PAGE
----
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TGS announces 2D-cubed seismic project in West Coast India

Published by , Deputy Editor
Oilfield Technology,

TGS has announced an extensive West Coast India seismic processing project that complements the India East Coast 2D-cubed project from 2022.

The project encompasses all available 2D seismic data across over three-quarters of a million square km offshore India's west coast. TGS will utilise its proprietary 2D-cubed technology to create a single, conformable, easily-accessible pseudo-3D dataset. This product is designed to encourage and assist exploration endeavours offshore India.

Will Ashby, Executive Vice President for the Eastern Hemisphere at TGS, commented, "India is now the most populous country in the world; along with its fast-paced economic growth, energy consumption is expected to grow by around 3% per annum through to 2040. Increasing India's exploration and production footprint is critical to the country's energy security strategy. TGS' investment in data offshore India will ultimately help to increase access to reliable and affordable energy."

This new dataset is TGS’ latest initiative to provide subsurface data to enhance exploration potential offshore India. It will provide coverage offshore Kutch Saurashtra, Mumbai, Kerala-Konkan Basins, and the Gulf of Mannar. The data uplift will allow local and international companies to develop structural and geological models in their pre-study evaluation process using one conformable 3D volume. It will increase confidence in license-round decision-making processes and support further exploration.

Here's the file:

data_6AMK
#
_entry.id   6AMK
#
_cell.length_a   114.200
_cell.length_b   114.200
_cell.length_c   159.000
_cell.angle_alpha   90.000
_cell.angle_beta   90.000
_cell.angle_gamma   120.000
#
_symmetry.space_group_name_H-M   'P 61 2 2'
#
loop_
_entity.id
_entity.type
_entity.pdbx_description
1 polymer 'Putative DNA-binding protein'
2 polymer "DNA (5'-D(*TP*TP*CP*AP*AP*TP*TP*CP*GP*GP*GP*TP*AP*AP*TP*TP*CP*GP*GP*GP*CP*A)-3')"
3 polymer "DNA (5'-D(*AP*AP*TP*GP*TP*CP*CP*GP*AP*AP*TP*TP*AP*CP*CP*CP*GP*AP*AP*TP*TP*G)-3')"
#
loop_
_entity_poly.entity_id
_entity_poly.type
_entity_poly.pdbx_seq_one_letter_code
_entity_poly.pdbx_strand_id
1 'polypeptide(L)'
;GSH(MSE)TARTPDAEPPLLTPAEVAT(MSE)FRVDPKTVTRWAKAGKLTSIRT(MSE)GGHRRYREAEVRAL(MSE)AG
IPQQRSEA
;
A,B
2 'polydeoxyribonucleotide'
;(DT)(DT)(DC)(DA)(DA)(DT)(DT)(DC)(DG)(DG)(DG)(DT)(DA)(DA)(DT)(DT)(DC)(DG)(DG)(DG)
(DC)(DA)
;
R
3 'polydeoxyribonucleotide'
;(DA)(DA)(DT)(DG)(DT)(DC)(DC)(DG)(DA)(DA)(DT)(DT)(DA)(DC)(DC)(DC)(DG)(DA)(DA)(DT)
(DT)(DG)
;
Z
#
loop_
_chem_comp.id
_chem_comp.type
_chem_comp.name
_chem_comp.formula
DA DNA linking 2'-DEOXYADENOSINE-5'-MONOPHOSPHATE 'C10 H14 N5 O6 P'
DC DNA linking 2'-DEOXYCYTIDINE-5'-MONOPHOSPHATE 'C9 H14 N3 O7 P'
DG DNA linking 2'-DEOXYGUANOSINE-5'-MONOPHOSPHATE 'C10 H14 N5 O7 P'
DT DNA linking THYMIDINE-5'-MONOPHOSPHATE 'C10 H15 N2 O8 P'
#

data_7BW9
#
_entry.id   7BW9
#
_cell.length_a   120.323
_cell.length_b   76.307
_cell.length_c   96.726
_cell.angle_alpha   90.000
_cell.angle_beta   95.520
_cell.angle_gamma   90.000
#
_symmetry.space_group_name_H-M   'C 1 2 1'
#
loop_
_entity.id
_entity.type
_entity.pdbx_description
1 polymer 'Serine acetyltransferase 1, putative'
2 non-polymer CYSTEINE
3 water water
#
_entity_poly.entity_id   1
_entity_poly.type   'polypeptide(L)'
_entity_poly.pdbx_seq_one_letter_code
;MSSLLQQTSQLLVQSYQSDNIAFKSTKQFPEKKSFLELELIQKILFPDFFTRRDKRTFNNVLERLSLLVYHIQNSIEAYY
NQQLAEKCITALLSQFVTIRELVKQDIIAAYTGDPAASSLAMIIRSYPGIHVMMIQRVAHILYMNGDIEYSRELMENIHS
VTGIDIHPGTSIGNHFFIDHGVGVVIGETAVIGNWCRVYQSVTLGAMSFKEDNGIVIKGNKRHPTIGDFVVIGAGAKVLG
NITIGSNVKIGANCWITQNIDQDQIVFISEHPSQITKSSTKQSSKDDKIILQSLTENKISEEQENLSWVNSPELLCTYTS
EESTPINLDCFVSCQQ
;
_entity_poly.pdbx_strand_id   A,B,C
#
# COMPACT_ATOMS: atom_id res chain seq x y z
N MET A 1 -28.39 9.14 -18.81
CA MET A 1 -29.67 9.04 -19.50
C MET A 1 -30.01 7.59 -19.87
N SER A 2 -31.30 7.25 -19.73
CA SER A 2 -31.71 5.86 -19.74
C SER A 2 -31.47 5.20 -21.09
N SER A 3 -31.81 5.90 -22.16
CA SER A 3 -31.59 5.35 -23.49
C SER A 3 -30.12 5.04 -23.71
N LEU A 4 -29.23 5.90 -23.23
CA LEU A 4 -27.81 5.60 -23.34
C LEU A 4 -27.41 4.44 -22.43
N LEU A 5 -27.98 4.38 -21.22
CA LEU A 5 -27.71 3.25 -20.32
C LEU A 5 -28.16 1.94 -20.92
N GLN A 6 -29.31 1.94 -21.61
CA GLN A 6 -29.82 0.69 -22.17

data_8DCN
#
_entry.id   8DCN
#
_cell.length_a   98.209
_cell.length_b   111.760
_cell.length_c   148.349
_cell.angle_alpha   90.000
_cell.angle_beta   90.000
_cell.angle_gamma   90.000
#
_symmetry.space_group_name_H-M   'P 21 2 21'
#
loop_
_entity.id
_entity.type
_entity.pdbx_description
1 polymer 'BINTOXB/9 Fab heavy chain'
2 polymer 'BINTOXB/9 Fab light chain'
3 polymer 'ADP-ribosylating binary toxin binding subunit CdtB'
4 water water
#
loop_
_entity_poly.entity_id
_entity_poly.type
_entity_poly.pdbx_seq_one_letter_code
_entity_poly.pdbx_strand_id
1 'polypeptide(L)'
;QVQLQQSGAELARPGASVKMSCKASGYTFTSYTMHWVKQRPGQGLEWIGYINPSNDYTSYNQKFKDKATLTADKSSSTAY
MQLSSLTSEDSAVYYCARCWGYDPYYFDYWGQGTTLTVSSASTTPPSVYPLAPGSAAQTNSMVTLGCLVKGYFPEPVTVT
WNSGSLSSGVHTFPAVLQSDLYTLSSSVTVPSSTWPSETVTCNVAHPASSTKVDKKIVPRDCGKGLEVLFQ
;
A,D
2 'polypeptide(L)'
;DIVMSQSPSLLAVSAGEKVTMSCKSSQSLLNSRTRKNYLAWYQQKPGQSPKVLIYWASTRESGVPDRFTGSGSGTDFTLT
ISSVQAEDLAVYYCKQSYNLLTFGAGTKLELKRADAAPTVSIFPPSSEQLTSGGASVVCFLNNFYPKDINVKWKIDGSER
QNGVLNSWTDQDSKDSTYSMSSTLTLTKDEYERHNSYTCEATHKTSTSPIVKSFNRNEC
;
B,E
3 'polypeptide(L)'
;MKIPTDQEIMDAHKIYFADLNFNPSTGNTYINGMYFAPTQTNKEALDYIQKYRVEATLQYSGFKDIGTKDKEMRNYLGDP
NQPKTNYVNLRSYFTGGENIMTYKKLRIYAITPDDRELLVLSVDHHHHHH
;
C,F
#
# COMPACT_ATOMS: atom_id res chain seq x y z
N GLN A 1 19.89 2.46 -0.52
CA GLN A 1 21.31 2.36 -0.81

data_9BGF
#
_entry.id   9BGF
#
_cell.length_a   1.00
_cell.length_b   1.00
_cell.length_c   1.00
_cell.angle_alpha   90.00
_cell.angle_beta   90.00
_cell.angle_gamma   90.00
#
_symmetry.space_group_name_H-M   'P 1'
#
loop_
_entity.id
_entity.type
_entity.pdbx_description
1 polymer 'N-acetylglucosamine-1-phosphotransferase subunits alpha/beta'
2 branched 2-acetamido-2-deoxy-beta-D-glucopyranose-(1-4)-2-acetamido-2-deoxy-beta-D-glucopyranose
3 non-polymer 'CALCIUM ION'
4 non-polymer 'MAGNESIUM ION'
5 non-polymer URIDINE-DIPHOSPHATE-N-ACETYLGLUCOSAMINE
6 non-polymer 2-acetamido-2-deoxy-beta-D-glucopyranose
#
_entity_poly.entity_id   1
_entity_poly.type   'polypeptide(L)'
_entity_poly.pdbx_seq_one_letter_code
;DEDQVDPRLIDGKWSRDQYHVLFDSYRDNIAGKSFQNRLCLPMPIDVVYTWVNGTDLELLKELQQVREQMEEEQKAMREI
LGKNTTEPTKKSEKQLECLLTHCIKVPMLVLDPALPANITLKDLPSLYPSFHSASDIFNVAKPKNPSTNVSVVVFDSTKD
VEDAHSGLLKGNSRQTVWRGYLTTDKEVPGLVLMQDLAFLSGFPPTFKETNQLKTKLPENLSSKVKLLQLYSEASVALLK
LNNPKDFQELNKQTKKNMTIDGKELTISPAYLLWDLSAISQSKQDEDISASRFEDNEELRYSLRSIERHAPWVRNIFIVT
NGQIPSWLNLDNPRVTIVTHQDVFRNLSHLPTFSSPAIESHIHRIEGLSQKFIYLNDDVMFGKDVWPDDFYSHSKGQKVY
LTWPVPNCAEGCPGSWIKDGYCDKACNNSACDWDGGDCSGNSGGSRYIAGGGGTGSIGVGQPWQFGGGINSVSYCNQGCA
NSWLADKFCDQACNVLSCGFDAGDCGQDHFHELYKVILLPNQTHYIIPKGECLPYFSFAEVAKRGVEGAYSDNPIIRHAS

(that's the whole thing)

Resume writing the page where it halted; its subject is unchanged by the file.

2Dcubed is a unique technology from TGS for generating a 3D seismic migration volume from a set of 2D and 3D seismic lines. An advanced structurally conformable interpolation algorithm revitalises existing 2D multi-vintage and 3D data. The resultant volume can be used for regional interpretation and optimising subsequent 3D and 2D survey designs. TGS has completed similar scale projects offshore East Coast India and other areas in Asia Pacific, including Indonesia, Timor-Leste, and Australia. The same technology has been applied throughout the Norwegian and UK North Seas.

The project is scheduled to be completed by Q3 2024, with the first deliverables available to the industry by Q1 2024.

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